﻿ Lecture 3. Chromatic number | Stochastic Analysis Seminar Lecture 3. Chromatic number – Stochastic Analysis Seminar

## Lecture 3. Chromatic number

Let ${C}$ be set of integers that represent colors. A vertex coloring of a graph ${G=([n], E)}$ is an assignment ${c\,:\,\{1, \ldots, n\} \rightarrow C}$ of a color ${c(i) \in C}$ to each vertex ${i \in [n]}$. Furthermore a vertex coloring ${c}$ is said to be proper if ${c(i)\neq c(j)}$ for all ${(i,j) \in E}$. The chromatic number ${\chi(G)}$ of a graph ${G}$ is the smallest number ${|C|}$ of colors needed for a proper vertex coloring to exist. In this lecture, any coloring is a proper vertex coloring. All logs are in base ${2}$.

Theorem [Bollobas, 1988]
The chromatic number ${\chi(G)}$ of a random graph ${G\sim G(n,\frac12)}$ satisfies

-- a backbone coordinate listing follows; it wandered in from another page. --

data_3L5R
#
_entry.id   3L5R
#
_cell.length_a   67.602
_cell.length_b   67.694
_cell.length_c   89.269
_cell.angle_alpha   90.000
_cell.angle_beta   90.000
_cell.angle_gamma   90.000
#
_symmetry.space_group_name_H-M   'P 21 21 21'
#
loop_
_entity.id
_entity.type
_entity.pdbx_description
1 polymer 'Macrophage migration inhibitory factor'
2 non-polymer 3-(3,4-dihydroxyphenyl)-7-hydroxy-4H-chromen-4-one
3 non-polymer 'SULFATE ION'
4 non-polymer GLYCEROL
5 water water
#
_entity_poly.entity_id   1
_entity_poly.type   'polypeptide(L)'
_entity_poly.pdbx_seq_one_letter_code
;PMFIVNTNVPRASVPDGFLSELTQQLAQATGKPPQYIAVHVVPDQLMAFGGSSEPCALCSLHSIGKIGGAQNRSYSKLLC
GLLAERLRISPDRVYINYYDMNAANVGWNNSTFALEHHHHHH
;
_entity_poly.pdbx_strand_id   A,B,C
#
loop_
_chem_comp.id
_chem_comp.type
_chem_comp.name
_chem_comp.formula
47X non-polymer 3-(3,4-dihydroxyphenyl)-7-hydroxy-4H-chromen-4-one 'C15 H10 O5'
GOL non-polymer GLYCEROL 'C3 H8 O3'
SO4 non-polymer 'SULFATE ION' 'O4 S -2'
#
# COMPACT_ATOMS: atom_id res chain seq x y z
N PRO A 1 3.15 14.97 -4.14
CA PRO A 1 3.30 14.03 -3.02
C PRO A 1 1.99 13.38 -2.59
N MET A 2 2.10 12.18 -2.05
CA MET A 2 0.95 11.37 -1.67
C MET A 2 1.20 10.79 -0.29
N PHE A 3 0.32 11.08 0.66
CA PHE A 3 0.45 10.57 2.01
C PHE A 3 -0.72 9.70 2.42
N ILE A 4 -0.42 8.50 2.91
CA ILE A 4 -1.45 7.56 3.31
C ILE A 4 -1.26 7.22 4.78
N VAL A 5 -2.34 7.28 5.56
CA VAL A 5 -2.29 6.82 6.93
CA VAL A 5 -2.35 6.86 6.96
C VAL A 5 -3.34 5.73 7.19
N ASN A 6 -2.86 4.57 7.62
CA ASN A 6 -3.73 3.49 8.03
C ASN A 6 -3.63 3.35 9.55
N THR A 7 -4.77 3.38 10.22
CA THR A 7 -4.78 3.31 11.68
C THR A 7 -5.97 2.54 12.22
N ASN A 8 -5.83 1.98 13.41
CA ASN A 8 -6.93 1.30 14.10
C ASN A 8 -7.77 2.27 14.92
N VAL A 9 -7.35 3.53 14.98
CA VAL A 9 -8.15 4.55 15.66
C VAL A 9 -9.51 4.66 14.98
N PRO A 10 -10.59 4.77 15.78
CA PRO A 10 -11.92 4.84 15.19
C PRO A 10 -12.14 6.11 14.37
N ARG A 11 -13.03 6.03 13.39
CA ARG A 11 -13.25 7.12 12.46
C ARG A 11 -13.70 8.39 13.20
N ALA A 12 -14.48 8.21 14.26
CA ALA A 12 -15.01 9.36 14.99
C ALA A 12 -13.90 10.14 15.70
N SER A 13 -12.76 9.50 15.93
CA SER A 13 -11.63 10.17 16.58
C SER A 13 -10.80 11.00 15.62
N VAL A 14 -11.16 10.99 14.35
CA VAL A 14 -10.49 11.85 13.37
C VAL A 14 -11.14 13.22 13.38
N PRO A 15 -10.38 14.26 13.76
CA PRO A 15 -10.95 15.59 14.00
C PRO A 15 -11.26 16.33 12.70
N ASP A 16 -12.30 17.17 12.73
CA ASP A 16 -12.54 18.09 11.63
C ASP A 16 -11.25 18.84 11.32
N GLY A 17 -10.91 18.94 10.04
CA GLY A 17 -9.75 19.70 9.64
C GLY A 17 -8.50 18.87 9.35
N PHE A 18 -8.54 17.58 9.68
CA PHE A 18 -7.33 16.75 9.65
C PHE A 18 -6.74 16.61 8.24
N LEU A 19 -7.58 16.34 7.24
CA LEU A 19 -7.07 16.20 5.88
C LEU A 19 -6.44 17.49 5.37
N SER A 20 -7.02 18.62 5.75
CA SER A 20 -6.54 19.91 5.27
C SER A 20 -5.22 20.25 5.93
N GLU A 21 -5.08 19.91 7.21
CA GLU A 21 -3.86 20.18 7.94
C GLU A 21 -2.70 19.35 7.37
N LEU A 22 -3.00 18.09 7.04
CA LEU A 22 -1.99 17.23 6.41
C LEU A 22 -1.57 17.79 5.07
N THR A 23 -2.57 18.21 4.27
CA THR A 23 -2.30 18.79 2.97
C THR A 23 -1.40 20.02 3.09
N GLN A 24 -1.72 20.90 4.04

$\displaystyle \chi(G) =\frac{n}{2\log n}(1+o_P(1))$

1. Basic properties

In this section, we begin by reviewing some basic properties of the chromatic number, and in particular how it relates to independent sets. Recall that an independent set ${S \subset [n]}$ of a graph ${G=([n], E)}$ is a set of vertices such that ${i,j \in S \Rightarrow (i,j) \notin E}$. Independent sets are sometimes called stable sets. Denote by ${\bar G=([n], \bar E)}$ the complement graph of ${G}$ where ${(i,j) \in \bar E}$ iff ${(i,j) \notin E}$. If ${S}$ is an independent set of ${G}$, then it is a clique in ${\bar G}$. The largest independent set in ${G}$ is called independence number of ${G}$ and denoted by ${\alpha(G)}$.

Proposition For any graph ${G=([n],E)}$ with independence number ${\alpha(G)}$, clique number ${\omega(G)}$ and chromatic number ${\chi(G)}$ the following holds

1. ${1\le \chi(G) \le n}$
2. ${\chi(G) \ge \omega(G)}$
3. ${n \le \chi(G)\alpha(G)}$

Proof: Trivial. $\Box$

2. Chromatic, clique and independence numbers